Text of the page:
Audio is subject to interpretation. Some people don’t pay attention to the audio capabilities of their devices and are quite content if what they hear is clear and enjoyable enough.
And there’s another cohort, called “audiophiles,” that likes to listen to and appreciate every detail in a piece of audio/music with keen ears. But many of the elements these audio nerds get picky about tend to not affect the average listener’s experience.
There are a few things about audio that the two commonly agree on—Dolby Atmos technology is one of them. Its end goal is to excite the listener and provide an audio experience like never before.
But does Dolby Atmos succeed in doing that? Or is it just a badging that promises wonders on paper but offers negligible improvements in real-world use?
Read on to find the answers to the questions and more.
- What is Dolby Atmos Exactly?
- Is Dolby Atmos Worth It?
- Is Dolby Atmos Possible Within a Compact Space?
What is Dolby Atmos Exactly?
Dolby Atmos is metadata that compatible audio hardware use to offer a broader and more immersive surround sound experience. It’s a 360° audio experience with sounds coming from the sides, front, back, and above.
Introduced in 2012, Dolby Atmos comes integrated with soundbars, TVs, gaming consoles, laptops, smartphones, headphones, etc.
Traditional two-dimensional systems do not provide the 3D aural soundstage. Dolby Atmos piggybacks over current surround sound signals to deliver the 3D audio experience.
Atmos warrants a capable ensemble of audio gear and compatible source material to weave its magic. Also, the speakers must be strategically positioned or in line with their sound channel. The number of speakers required is usually two to four, but more could be added.
A 5.1 setup denotes “five satellite speakers and a subwoofer.” When two Atmos speakers are added, it goes by the 5.1.2 nomenclature.
A maximum of 34 speakers can be part of a Dolby Atmos setup, as in 24.1.10—which, of course, is overkill or unnecessary for a home setup and in most other situations.
If you already have a 7.1 or 5.1 audio setup, Dolby Atmos will add a few more speakers to the arrangement. A maximum of four speakers will get employed for height channels.
Not to mention, the greater the number of speakers, the more precise the placement of each audio object must be.
Atmos Detailing and Physical Setup
The realistic and immersive sound Dolby Atmos reproduces is courtesy of the multiple speakers it accommodates and the 128 discrete audio tracks—out of which 10 audio channels are for stems and the remaining 118 for sound objects.
Here’s a video that explains what audio stems are:
The number of speakers in a Dolby Atmos setup can vary based on requirements and available physical space. A 9.1 configuration, for instance, would comprise 10 speakers:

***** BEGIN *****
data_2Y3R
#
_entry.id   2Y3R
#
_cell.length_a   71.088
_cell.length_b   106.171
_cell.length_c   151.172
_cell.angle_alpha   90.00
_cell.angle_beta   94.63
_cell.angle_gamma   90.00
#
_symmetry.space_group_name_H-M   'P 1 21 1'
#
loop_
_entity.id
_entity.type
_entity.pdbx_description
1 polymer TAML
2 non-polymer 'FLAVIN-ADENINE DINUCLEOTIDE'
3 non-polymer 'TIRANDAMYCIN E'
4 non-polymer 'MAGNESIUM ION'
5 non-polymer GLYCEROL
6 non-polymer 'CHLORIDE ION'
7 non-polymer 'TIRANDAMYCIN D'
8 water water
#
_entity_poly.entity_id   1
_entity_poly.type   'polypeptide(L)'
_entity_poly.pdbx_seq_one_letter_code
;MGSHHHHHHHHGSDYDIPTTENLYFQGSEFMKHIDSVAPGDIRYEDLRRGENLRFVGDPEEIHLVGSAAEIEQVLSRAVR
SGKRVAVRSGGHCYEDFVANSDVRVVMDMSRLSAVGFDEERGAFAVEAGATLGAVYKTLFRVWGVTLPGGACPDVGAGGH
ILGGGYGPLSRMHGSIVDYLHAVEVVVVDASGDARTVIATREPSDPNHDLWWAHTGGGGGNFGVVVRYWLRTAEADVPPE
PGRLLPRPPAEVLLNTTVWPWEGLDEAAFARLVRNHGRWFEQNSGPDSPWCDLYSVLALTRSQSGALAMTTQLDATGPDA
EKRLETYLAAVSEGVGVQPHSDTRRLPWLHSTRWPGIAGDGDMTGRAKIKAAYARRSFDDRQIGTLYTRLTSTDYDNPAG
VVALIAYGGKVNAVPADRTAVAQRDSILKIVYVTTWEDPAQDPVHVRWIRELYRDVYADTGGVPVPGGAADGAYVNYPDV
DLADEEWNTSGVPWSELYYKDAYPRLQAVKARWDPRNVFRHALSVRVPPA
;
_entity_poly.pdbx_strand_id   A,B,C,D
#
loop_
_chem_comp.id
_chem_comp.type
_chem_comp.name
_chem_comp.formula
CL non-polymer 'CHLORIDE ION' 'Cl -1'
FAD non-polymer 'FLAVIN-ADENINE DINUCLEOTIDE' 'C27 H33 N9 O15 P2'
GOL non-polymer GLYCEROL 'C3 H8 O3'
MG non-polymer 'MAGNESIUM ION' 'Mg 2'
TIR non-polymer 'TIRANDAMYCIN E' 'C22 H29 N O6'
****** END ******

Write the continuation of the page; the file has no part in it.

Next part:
- Left, right, and center (3)
- 1 LFE (low-frequency effects)
- Left surround and right surround (2)
- Side left and side right (2)
- Top side left and top side right (2)
Atmos allows content producers to position certain sounds in a particular location or route them through specific speakers and assign them movement within a 3D space.
If a character runs from the screen’s right to left, Atmos will reflect that through audio. The sound object could be anything: footstep, bouncing basketball, tap water dropping, etc.
Object-Based and Height Channels
“Object-based” denotes placing individual sounds anywhere in space, resulting in a multi-dimensional, all-encompassing audio experience.
Thanks to height channels or the locational audio information they provide, the sound of an airplane flying or taking off will sound realistic or as if a plane is moving above your head. Dolby Atmos treats the airplane as a discrete sound object.
With a conventional 5.1 or 7.1 surround sound setup, the sound will emanate from all sides but at the same height as the listener. The structure will not recreate the sound of an aircraft flying above you.
“Height channels” denotes audio channels positioned above the listening region or the plane horizontal to the listener’s ears. That means you’ll need in-ceiling or upward-firing speakers.
The Klipsch RP-140SA Dolby Atmos Speaker and ELAC Debut 2.0 A4.2 Dolby Atmos Modules are solid upward-firing speakers. Look to Klipsch CDT-5650-C II In-Ceiling Speaker and Polk Audio 80F/X-RT In-Ceiling 2-Way Round Surround Speakers for in-ceiling options.
Unlike upward-firing speakers, in-ceiling speakers provide height channels without bouncing sound off ceilings.
Atmos-Certified AV Receivers
Atmos-enabled audio-video receivers (AVRs) deliver the power, connectivity, and sound needed for the best Atmos experience.
The AVR automatically detects the number of speakers in the setup, their type, and exact positioning in a room.
Equipped with that knowledge, the object audio rendering (OAR) technology kicks in, unpacking metadata to size individual audio objects correctly and relay them via designated speakers.
To learn more about how object-based audio rendering works, watch this video: